Planet of the Apes/Green Lantern #1
(Boom! Studios/DC—Writer: Robbie Thompson; Artist: Barnaby Bagenda)
While recently reading the trade for the Planet of the Apes and Star Trek crossover from a few years back I thought to myself how fun and easy it is mashing up certain established franchises with the world of Cornelius, Dr. Zira, Dr. Zaius and Colonel Taylor. It’s a crazy bleak apocalyptic world with talking apes riding horses, why wouldn’t it work!? When I saw the first issue of this series on the racks last week I had to pick it up with what little spare change that I have. Judging from this first issue we could be in for quite the cosmic ride.
The plot is that Sinestro acquires a ring that’s able to harness the powers of all colors of the emotional spectrum. He sends the ring into the timestream to Earth, and it is found by Cornelius. Hal Jordan gets wind of this activity and hunts Sinestro down. They both end up falling through a time portal, and on the Planet of the Apes by the end of the issue. Oh, and Cornelius acquires this special ring and blows away a mutant in the Forbidden Zone, which leads to the other big brain telepathic and telekinetic mutants worshipping him.
There’s a scene in this issue where Hal Jordan washes up on the shore cursing in a very familiar Charlton Heston kind of way. What’s brilliant is that Colonel Taylor and Hal Jordan share a lot of similarities, being pilots with military backgrounds and having problematic relations with women. Meanwhile the world of the Apes provides a new setting for the Lantern groups to do battle. Or for Sinestro and Jordan to try to reclaim the universal ring for their particular spectrum group.
Props to Robbie Thompson for condensing the rich backgrounds of the principal characters enough that it doesn’t bog down the introductory pace of this issue. We get an idea of the hierarchy and landscape of the Ape World, and the current status of the Lanterns. I haven’t been following GL for a while, so it’s good to see that things are still pretty much where I left off after Geoff Johns revitalized the franchise in the ‘00s.
The artwork by Barnaby Bagenda is a treat. It recalls veteran Green Lantern artist (and cover artist of this issue) Ethan Van Scriver somewhat, which translate interestingly when the action shifts to the planet of the apes. There are also times when the art as a whole resembles more of an animated style, which makes me wish for a Green Lantern and Planet of the Apes animated movie. My only worry is that the apes won’t be drawn with enough nuance so that it’s easy to distinguish among them in group scenes.
This is a fun little excursion, kind of a What If/Elseworlds tale. I’m curious to see where this creative team will take the story, and how the will weave the plot through both franchise worlds. I’m also really curious if the plot of this series will yet again echo the plot of the first few Apes films, with that ultimate bummer of an atomic ending. Given all the epic nonsense that has arisen during the decade of ring wars over in the Green Lantern books, I’m sure the doomed fate of this hopeless Earth future will top it in the emotional weight department. The films in the Planet of the Apes series have always managed to create heavy stakes with so little, especially compared to a comic series where everyone is armed with weapons powered by imagination and emotion.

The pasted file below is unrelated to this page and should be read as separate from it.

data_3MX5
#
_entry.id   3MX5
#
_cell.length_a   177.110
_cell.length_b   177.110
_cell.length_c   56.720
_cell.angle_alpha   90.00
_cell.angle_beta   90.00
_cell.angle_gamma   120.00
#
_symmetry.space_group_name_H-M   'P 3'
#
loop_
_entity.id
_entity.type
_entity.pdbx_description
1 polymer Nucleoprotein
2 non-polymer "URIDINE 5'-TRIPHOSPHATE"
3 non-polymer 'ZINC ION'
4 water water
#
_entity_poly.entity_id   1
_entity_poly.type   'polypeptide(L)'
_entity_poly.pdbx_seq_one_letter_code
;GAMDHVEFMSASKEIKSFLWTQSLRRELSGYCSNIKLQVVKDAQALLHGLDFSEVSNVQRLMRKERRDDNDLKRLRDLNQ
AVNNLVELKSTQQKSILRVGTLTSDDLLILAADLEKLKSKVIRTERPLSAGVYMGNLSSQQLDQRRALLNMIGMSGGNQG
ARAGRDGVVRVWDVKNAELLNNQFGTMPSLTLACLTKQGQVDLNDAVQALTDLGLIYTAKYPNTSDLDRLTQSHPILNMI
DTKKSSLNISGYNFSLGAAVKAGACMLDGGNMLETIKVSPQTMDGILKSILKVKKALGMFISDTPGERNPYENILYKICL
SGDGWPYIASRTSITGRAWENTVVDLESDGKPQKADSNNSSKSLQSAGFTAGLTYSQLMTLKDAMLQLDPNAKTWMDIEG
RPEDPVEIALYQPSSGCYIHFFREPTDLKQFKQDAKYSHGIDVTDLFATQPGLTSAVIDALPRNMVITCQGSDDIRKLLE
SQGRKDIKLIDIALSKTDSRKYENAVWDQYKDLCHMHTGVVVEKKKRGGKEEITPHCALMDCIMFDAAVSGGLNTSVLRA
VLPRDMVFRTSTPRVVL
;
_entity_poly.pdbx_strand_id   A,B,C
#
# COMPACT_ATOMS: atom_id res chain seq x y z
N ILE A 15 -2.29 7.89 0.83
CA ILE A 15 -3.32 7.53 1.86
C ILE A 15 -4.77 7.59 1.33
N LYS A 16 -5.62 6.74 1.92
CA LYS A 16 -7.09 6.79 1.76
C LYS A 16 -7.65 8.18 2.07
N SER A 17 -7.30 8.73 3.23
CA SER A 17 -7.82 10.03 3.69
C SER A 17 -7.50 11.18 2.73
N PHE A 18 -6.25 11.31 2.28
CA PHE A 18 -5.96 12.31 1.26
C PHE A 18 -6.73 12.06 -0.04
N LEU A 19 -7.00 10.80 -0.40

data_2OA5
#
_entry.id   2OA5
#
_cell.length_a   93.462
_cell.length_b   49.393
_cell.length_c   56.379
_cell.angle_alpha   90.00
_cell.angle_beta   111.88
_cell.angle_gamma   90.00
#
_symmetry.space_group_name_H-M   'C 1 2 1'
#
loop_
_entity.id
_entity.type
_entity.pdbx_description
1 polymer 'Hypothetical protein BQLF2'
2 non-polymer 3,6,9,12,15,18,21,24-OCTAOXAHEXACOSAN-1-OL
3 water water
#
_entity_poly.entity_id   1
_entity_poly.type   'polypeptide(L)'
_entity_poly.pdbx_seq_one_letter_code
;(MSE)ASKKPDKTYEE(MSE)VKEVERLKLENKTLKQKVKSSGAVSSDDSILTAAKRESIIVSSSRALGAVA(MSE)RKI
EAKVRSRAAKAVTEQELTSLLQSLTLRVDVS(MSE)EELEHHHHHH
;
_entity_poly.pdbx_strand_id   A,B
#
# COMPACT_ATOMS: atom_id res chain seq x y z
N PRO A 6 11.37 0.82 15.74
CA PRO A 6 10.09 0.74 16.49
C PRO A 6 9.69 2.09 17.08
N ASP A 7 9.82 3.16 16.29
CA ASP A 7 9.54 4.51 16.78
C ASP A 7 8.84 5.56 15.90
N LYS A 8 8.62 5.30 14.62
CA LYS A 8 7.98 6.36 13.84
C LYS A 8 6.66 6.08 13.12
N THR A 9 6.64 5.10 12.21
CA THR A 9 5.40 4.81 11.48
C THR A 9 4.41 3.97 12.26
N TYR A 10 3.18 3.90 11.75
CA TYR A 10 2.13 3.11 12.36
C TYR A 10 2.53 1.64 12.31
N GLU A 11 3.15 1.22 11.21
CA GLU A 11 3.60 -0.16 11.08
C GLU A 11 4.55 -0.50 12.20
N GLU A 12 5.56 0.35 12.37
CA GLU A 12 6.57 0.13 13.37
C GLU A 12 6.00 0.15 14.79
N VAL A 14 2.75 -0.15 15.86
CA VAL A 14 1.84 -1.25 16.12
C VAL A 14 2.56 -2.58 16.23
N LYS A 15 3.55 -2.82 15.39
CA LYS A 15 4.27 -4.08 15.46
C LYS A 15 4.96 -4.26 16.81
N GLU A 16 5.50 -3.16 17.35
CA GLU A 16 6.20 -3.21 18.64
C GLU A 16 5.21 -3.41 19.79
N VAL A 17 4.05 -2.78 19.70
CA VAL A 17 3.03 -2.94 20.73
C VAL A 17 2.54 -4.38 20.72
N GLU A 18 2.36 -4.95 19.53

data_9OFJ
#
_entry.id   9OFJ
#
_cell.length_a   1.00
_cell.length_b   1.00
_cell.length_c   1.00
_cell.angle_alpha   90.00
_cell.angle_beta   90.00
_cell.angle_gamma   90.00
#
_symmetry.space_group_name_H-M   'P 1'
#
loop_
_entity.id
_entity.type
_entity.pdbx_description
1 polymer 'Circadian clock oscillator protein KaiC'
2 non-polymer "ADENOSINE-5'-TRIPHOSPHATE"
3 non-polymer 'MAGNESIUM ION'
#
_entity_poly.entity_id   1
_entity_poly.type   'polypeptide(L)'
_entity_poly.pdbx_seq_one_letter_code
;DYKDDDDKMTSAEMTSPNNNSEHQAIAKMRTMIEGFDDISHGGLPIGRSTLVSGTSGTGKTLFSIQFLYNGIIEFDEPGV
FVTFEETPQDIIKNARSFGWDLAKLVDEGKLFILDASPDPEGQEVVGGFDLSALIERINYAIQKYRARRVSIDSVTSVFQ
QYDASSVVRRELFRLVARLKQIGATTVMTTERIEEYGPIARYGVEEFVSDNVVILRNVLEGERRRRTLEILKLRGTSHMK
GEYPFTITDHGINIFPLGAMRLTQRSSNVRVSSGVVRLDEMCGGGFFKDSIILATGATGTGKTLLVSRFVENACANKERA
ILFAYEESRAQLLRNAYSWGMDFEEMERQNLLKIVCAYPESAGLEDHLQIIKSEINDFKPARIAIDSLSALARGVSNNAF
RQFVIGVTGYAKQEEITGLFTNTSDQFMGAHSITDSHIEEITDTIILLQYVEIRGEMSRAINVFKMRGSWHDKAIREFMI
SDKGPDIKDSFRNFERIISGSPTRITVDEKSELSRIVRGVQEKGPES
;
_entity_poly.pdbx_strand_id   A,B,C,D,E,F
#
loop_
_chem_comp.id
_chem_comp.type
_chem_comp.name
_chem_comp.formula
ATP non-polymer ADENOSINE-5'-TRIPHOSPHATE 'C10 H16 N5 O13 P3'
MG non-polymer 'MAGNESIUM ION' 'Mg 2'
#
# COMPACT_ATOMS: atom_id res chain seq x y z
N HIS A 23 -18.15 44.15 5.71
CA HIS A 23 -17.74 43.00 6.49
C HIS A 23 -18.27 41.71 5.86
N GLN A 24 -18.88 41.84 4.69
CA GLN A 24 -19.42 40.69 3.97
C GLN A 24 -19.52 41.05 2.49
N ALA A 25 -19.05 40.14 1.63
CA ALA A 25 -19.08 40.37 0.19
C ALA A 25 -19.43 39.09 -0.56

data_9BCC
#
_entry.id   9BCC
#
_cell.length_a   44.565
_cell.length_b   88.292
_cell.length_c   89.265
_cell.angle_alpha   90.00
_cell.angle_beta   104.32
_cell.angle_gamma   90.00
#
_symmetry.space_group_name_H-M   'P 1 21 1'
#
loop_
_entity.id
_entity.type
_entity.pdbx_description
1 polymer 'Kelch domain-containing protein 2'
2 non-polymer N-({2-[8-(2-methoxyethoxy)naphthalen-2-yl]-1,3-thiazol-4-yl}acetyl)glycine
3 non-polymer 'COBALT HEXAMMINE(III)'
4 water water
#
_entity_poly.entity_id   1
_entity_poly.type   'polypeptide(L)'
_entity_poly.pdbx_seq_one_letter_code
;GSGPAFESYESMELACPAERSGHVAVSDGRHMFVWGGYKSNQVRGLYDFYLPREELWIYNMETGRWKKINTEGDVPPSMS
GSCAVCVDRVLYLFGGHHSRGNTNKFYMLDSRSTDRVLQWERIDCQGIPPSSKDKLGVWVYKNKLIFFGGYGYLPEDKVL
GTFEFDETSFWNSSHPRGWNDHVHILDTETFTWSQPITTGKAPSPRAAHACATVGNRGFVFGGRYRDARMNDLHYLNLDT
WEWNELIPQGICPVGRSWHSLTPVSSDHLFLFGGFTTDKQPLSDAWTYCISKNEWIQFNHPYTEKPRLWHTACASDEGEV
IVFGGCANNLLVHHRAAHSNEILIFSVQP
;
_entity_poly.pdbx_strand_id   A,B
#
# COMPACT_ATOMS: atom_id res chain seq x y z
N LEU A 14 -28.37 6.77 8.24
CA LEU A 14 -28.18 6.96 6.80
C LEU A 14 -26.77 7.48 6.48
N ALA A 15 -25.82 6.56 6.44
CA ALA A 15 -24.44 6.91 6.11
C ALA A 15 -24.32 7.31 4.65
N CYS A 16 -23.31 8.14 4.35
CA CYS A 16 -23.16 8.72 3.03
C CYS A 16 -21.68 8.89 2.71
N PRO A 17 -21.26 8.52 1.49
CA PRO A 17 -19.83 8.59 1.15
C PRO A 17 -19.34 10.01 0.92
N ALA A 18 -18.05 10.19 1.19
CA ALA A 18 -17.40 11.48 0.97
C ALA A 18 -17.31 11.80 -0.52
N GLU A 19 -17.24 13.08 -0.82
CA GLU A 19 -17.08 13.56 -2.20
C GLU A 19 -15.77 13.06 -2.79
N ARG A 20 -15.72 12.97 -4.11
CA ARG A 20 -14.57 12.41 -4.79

Paper Girls # 11
(Image – Writer: Brian K. Vaughan, Artist: Cliff Chiang)
After a hiatus, Paper Girls is back with a new arc and we still don’t know what the heck is going on. You know what, though? I don’t think I care. I’m pretty content to be as much in the dark as the main characters themselves, especially since their ability to hunker down and try to figure things out is the driving force behind the narrative.Now that our girls have been reunited with the missing KJ, Vaughan takes time to focus on her and the relationships between each of the core four newspaper deliverers. This serves new and old readers alike – old-timers get deeper insight into KJ’s past and present, and newbies get the benefit of having the group dynamic reestablished.An absolutely stunning (and terrifying) dream-sequence opens the issue, with the tell that it’s not quite reality coming from Matt Wilson’s pastel color palette. The slightly washed-out color in these panels gives this sequence the feel of an old photograph. That is, until the sky turns a fiery orange. After KJ’s dream is over, Wilson returns the book’s palette to the blues and greens of a jungle at night – minus a very pretty scene around a campfire, which helps us transition between color schemes by letting the light play on the protagonists’ faces for a few pages. Between this book and The Wicked + The Divine, I think it’s safe to say I’m officially a Matt Wilson fangirl.
Cliff Chiang’s art is as strong as ever, with his knack for super expressive faces doing some heavy lifting in the scenes with a newcomer who doesn’t speak the language. I don’t have any idea what this new girl is saying, but I’m pretty sure she’s alright, even if our fearsome foursome isn’t.
By the end of the issue, we know when we are and, due to the introduction of yet another new character, that there’s still hope of a way out. Brian K. Vaughan is much stingier when doling out other story secrets, but as long as we keep focusing on Erin, Tiff, Mac, KJ, and their scrappy teamwork, I’m more than willing to roll with it.